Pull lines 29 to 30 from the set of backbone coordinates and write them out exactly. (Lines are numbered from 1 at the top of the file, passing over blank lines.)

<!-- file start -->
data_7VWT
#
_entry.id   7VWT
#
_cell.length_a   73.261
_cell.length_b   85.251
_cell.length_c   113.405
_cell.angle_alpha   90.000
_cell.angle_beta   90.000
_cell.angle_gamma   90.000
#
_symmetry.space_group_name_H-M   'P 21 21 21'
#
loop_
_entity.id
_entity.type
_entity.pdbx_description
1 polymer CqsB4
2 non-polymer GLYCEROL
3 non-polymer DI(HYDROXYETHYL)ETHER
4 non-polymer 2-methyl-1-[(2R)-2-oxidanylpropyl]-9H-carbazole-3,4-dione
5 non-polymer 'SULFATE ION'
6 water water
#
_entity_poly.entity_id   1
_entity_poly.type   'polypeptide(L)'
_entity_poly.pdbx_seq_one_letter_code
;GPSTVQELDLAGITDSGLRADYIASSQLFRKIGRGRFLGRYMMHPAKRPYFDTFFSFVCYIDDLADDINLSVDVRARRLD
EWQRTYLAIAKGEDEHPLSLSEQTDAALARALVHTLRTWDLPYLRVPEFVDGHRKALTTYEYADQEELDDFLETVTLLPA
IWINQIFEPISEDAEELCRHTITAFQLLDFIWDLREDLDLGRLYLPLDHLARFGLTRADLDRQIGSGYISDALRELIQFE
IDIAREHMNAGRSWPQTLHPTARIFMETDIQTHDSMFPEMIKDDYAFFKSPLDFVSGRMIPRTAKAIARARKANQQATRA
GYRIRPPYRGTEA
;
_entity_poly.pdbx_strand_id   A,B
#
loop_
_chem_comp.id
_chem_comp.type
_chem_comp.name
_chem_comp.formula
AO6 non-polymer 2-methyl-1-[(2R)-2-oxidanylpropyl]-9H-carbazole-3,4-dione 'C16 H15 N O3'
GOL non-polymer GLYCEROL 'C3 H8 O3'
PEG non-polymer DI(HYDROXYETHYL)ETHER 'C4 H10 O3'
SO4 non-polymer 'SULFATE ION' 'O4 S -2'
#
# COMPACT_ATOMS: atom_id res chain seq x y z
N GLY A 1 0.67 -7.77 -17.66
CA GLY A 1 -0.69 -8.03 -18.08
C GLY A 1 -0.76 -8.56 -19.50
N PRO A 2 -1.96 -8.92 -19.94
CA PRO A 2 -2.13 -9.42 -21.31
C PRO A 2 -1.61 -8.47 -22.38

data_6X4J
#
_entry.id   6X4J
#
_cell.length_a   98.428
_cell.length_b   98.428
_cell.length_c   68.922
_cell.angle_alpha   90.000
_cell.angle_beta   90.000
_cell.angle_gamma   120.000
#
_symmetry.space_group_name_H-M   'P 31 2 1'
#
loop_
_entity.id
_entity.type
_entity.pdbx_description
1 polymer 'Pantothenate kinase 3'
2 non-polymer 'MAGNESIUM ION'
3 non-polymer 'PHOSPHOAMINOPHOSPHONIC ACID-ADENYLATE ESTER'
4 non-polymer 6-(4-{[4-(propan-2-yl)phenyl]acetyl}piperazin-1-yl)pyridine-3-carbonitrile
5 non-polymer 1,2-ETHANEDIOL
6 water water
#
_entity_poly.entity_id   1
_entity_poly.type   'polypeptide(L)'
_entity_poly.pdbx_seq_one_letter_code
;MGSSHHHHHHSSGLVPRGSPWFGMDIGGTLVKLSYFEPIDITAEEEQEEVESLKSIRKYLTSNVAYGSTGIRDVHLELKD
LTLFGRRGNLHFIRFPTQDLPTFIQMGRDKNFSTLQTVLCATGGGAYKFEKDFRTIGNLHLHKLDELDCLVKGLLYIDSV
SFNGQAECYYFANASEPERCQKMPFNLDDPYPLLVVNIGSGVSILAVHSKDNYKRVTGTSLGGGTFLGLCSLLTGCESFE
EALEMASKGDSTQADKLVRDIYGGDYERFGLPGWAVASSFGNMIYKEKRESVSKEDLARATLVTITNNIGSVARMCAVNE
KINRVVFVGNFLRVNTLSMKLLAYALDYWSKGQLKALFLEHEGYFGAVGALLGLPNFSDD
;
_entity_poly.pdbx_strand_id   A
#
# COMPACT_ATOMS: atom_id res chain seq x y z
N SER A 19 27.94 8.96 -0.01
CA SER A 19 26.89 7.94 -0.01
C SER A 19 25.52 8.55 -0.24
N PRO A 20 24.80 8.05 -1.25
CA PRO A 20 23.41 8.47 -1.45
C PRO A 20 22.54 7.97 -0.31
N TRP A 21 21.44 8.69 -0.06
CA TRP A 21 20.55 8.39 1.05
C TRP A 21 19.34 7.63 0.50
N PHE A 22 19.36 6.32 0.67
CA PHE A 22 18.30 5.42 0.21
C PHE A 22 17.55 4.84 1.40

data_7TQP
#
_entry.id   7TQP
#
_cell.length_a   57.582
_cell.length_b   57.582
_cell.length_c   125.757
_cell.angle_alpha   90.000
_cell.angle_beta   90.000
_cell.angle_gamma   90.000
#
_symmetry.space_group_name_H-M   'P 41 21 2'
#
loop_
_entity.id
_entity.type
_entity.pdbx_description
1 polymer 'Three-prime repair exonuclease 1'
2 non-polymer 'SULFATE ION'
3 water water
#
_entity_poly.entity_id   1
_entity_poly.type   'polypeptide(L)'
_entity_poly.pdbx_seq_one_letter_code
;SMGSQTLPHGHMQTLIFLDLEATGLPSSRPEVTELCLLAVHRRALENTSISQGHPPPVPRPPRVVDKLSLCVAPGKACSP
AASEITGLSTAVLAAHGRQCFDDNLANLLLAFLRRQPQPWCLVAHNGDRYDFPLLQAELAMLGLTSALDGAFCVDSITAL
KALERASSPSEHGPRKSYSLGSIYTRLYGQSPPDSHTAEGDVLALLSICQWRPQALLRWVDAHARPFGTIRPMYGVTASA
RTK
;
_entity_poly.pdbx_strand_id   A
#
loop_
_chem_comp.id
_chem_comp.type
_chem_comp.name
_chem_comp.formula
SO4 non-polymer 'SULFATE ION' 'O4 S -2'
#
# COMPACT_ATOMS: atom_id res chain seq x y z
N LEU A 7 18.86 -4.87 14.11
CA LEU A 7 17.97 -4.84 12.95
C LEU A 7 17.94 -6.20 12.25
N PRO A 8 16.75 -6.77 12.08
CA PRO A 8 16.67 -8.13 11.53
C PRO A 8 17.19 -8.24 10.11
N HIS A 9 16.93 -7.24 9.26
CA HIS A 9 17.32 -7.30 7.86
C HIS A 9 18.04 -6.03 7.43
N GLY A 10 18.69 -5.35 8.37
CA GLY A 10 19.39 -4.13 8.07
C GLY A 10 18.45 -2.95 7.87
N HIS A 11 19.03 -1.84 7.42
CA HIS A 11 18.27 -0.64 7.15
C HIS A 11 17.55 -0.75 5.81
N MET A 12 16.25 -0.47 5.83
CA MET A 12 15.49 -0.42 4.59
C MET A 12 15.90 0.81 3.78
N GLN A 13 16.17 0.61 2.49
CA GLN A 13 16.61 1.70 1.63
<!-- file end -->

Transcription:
EWQRTYLAIAKGEDEHPLSLSEQTDAALARALVHTLRTWDLPYLRVPEFVDGHRKALTTYEYADQEELDDFLETVTLLPA
IWINQIFEPISEDAEELCRHTITAFQLLDFIWDLREDLDLGRLYLPLDHLARFGLTRADLDRQIGSGYISDALRELIQFE